Bird Watching in Cyprus
By: Richard Bowles
Northern Cyprus is one of the most unspoiled of all the Mediterranean resorts and as a result, is a wonderful place for bird watchers. Excellent opportunities for photography and watching can be found throughout the island and although a superb range of species can be seen year-round, the spring and autumn migrations provide incredible sights, with millions of birds passing through the area.
The early season migrations begin with the arrival of hirundines from around the middle of February. Later in the month wheatears and cuckoos can be seen. As well as these visitors, many familiar birds (and some less so) such as robins, thrushes, redstarts, wagtails and many varieties of finch. By the beginning of March, further arrivals should include swifts and by the middle of the month, larks, warblers and nightingales can be seen in significant numbers. Of all the spring months, April is probably the most fruitful, with huge flocks of birds arriving. Harriers and bee-eaters are quite common, but it is possible to see almost anything in April!
The arid summer months see sightings diminish, but there are many species endemic to north Cyprus. These include varieties of wheatears and warblers as well as others too numerous to list in a short article. In the summer, head for the mountains and the Karpas peninsula for the best sightings. The autumn migration period is the longest and can start as early as summer for some birds. A wonderful variety of migrants visit during the autumn months and common sightings of hunting birds include buzzards, falcons, kites and eagles. Other notable species are wide ranging, with massive numbers of Cranes being a notable feature on occasion.
As well as familiar southern-European species, winter time in Northern Cyprus is still a fascinating part of the year. grebes, wheaters, wallcreepers, woodlarks and unusual varieties of tits and finches are plentiful. The winter is also an excellent time for waders and other water birds, with grebes, wigeons, pintails, plovers and redshanks all being common.
There are superb bird-watching sites throughout the countryside, but possible the best known, and almost certainly the most fruitful of these is the Karpas peninsula. The Karpas (or Karpaz) is known colloquially as the 'Pan Handle' and covers the north-east of Cyprus, stretching from near Famagusta to the tip of the island. An area of outstanding natural beauty, it covers a substantial part of Northern Cyprus and extends to 80 kilometres in length and up to 20 in width. The Karpas is rich in underground water so crops grow in abundance and farming is a mainstay. In many of the small villages dotted around the region though, a tractor is still a novelty and many farmers still rely on traditional horse-drawn tools. Today, the Karpas region is almost totally free from industry and people, and is one of the least polluted places in the Mediterranean, though not for birds, as each year approximately 300 species use this route in spring. The last colony of European Audouin seagulls nest on the small Klidhes isles at the tip of the Karpas Peninsula.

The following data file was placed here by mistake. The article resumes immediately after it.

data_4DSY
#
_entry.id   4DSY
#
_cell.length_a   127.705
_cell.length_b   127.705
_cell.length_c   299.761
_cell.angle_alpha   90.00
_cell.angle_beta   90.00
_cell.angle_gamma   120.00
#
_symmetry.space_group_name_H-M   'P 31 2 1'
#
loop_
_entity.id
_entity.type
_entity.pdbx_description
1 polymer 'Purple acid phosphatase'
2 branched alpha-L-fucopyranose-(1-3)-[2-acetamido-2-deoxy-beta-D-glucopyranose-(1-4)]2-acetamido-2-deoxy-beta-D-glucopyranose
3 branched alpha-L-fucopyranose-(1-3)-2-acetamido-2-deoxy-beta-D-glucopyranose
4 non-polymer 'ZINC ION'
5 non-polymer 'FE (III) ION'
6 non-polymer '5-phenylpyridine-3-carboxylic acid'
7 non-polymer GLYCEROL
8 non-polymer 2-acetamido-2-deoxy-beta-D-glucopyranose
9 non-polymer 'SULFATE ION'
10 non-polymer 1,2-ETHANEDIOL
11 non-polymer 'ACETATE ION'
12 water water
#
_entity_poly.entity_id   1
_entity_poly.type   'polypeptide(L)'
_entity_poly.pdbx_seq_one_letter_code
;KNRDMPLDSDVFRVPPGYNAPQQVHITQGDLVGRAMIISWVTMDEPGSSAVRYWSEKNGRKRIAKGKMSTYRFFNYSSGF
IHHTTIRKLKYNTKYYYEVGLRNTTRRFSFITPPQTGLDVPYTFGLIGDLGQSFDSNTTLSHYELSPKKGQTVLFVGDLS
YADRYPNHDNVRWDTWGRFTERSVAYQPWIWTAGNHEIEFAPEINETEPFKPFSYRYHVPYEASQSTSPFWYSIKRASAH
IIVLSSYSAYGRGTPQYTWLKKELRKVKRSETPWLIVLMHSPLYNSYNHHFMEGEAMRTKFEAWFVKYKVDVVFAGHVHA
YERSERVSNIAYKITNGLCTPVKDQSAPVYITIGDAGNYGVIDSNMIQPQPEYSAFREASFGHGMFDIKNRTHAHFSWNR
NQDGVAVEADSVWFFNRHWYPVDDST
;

Nearly all of the Karpas region is accessible, and although you really do need at least a full day (with an early start!) to carry out any serious exploration. For parts of the year, some beaches on the north coast of the Karpas are closed to visitors during marine turtle nesting and hatching.
Heading in the opposite direction, towards the west of Cyprus, there are reservoirs in the mountain regions located at Gonyeli and Kanlikoy. With the exception of the hottest summer months, these reservoirs offer truly excellent, year round watching sites and significantly over a hundred species have been sighted. Kanlikoy is notably quiet, although Gonyeli can be busier at weekends as it is used by families and fishing enthusiasts. If water is still plentiful into early autumn, Kanilikoy is superb for migrating waders and herons. A further reservoir can be found close to the village of Gecitkoy. Located by the Kyrenia coastal road, it is not that easily accessible by car, but tends to hold water throughout the year so attracts a wide variety of species, including herons, warblers, bitterns and crakes. A little searching on the internet will reveal a host of other suitable sites, but all will have in common, superb watching and a vast variety.
There is an incredibly wide choice of places to stay in Northern Cyprus, but obviously if you want to take your hobby with you, a quiet, countryside location is going to be the best proposition. Bird watching is little known generally in the Mediterranean region and you are unlikely to find specialist supplies locally. There are some decent camera shops, but hardware tends to be very pricey, so don't expect to find binoculars at duty-free prices! Maps too tend to be hard to come by, though there is an English bookshop in Kyrenia, which usually has excellent walking guides. It is certainly advisable to pick up a good guidebook before you go. Wherever you end up though, you will find the locals friendly and helpful. Every part of north Cyprus is bound to delight everyone; from the casual watcher to the serious professional wildlife photographer. As long as Northern Cyprus remains relatively under-developed, it will stay an excellent bird-watching resort, so now is the time to go, before everyone else discovers it!